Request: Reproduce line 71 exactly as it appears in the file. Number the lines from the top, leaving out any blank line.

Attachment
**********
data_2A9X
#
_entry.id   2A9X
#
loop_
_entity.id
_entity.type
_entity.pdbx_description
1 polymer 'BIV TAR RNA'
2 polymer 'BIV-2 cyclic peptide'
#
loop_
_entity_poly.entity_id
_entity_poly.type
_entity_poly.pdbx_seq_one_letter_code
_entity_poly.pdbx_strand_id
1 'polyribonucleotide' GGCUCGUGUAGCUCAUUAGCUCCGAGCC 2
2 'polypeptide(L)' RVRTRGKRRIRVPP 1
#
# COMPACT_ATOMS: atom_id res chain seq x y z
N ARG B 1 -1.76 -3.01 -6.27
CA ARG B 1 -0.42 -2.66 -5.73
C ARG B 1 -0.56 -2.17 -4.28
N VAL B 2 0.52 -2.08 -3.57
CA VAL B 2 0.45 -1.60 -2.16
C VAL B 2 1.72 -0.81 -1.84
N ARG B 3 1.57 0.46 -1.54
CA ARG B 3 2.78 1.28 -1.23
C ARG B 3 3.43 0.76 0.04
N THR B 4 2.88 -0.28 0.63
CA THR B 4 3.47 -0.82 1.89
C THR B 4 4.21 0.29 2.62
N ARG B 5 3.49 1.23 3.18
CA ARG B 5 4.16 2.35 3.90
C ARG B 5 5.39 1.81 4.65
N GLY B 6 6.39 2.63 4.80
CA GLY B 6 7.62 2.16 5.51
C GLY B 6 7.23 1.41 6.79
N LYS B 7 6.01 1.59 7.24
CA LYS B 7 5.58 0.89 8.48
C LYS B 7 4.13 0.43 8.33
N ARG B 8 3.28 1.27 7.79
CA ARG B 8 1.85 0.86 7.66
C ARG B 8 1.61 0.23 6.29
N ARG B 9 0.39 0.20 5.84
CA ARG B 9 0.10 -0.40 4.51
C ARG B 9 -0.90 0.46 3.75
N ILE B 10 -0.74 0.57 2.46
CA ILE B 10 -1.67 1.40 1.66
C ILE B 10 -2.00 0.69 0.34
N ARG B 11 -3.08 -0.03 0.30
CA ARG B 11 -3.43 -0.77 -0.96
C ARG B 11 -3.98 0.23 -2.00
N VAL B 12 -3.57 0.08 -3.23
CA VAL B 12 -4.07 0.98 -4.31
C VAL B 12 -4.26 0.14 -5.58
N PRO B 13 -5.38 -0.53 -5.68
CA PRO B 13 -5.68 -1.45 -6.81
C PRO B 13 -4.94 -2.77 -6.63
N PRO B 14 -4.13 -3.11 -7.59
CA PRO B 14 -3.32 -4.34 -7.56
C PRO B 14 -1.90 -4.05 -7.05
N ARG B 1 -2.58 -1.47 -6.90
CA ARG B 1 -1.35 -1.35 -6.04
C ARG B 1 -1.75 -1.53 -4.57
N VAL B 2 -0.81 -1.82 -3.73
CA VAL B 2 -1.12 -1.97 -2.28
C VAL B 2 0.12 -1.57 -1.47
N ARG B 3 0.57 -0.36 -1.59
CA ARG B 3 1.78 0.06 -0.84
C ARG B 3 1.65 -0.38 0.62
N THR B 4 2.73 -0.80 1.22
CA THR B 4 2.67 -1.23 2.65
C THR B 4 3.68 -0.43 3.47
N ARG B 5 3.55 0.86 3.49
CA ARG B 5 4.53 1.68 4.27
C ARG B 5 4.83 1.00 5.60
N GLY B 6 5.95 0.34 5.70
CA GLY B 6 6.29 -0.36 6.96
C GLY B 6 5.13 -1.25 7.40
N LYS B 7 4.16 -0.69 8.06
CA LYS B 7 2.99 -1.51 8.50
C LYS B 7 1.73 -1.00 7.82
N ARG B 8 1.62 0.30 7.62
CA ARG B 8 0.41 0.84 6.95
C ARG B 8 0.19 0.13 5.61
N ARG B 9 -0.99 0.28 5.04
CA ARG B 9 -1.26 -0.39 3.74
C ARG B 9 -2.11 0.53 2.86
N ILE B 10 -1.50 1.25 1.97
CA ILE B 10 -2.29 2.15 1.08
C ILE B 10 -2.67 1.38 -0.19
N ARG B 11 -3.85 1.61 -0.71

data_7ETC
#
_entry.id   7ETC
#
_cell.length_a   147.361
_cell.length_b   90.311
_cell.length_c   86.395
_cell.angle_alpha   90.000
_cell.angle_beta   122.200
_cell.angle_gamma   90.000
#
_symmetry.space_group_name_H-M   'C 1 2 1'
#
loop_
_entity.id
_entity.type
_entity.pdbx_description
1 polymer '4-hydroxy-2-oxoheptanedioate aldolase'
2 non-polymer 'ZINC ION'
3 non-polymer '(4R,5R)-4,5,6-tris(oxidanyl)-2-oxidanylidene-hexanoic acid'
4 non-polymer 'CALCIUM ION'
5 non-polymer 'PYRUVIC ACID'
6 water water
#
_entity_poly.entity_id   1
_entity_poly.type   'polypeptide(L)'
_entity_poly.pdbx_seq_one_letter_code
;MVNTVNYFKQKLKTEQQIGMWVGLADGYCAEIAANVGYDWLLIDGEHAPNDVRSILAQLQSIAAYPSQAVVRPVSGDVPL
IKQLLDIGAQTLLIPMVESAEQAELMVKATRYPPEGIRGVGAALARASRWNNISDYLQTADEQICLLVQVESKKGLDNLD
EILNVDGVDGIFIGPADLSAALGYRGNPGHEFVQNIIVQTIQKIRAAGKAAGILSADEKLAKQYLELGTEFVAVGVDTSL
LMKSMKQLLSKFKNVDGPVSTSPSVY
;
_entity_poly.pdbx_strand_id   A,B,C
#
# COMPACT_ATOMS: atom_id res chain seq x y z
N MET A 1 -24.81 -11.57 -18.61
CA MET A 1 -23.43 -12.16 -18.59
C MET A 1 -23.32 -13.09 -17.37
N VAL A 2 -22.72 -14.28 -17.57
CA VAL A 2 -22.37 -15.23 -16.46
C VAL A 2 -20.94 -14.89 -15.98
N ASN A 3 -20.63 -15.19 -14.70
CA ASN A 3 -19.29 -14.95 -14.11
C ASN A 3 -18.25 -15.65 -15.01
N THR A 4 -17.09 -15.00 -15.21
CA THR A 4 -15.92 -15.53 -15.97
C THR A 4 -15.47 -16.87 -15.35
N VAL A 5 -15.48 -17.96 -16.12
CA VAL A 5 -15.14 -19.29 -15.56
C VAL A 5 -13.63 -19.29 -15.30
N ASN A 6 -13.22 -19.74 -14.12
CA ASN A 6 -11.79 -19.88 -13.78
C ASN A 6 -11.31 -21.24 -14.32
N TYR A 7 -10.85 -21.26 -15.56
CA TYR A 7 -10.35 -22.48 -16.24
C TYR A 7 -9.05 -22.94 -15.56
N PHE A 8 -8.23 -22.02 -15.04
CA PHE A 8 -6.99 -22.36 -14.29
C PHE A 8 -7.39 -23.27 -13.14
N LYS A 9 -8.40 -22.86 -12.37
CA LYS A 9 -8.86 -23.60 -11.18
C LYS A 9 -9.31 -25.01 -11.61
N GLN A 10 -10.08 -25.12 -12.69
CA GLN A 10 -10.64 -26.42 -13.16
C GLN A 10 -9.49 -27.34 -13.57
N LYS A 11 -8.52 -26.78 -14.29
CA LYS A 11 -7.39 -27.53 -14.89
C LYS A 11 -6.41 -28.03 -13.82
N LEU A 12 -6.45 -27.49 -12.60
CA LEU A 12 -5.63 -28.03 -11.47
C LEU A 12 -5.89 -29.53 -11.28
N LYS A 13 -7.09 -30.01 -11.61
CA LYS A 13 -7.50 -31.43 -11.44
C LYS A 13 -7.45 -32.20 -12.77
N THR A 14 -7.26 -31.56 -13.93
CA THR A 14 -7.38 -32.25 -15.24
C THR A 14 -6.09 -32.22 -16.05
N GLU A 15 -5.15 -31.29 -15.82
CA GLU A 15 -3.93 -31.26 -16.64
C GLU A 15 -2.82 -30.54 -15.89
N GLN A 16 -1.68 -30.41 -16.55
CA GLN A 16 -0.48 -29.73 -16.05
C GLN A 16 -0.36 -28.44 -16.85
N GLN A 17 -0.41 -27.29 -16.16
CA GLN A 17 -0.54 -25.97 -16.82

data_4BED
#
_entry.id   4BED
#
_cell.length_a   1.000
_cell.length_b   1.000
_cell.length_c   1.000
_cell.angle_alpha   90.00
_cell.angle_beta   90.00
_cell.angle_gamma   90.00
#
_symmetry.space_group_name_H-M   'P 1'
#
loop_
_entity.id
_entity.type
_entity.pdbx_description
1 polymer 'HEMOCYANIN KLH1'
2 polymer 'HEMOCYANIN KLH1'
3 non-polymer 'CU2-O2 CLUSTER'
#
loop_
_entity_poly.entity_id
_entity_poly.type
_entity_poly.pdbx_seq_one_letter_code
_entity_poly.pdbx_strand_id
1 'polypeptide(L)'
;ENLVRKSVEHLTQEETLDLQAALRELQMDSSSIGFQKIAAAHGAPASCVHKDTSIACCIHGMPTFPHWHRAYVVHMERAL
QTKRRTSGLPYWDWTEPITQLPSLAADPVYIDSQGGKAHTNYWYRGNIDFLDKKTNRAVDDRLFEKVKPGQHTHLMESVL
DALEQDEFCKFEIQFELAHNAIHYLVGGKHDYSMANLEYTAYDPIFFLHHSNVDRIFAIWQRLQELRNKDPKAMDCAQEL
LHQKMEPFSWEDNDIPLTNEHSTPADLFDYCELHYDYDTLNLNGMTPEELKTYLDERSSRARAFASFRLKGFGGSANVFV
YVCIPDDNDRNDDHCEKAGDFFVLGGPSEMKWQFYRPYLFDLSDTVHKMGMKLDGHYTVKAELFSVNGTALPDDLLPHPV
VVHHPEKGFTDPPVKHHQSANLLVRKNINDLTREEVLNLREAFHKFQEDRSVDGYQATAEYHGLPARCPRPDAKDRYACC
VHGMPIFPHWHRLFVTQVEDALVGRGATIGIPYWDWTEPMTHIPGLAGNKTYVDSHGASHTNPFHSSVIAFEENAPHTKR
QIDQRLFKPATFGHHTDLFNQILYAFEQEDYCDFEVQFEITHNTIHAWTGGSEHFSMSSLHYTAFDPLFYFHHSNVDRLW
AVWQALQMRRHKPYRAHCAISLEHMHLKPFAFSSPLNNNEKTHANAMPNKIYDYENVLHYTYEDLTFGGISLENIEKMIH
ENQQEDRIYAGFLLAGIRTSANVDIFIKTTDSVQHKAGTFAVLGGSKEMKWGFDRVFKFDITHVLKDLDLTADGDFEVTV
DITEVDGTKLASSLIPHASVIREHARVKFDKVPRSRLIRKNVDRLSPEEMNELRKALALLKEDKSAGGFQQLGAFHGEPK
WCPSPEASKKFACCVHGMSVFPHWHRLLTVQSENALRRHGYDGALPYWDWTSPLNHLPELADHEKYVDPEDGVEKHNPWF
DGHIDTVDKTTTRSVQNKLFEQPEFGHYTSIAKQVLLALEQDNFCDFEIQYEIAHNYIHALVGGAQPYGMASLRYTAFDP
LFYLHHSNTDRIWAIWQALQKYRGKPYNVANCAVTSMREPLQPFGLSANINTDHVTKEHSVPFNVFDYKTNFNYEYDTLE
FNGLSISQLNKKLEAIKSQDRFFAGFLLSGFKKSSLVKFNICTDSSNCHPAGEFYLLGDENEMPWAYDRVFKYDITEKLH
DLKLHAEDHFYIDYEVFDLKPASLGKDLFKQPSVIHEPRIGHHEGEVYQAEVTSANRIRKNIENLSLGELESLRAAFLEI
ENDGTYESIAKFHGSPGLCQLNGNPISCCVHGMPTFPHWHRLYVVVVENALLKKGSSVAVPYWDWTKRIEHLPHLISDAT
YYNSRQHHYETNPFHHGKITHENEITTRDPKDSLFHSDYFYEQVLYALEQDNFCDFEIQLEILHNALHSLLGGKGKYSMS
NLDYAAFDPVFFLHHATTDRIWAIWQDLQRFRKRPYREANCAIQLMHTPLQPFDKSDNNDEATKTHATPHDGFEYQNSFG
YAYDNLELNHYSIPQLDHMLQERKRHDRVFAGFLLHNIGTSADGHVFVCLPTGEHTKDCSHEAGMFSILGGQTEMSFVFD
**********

C ARG B 3 1.65 -0.38 0.62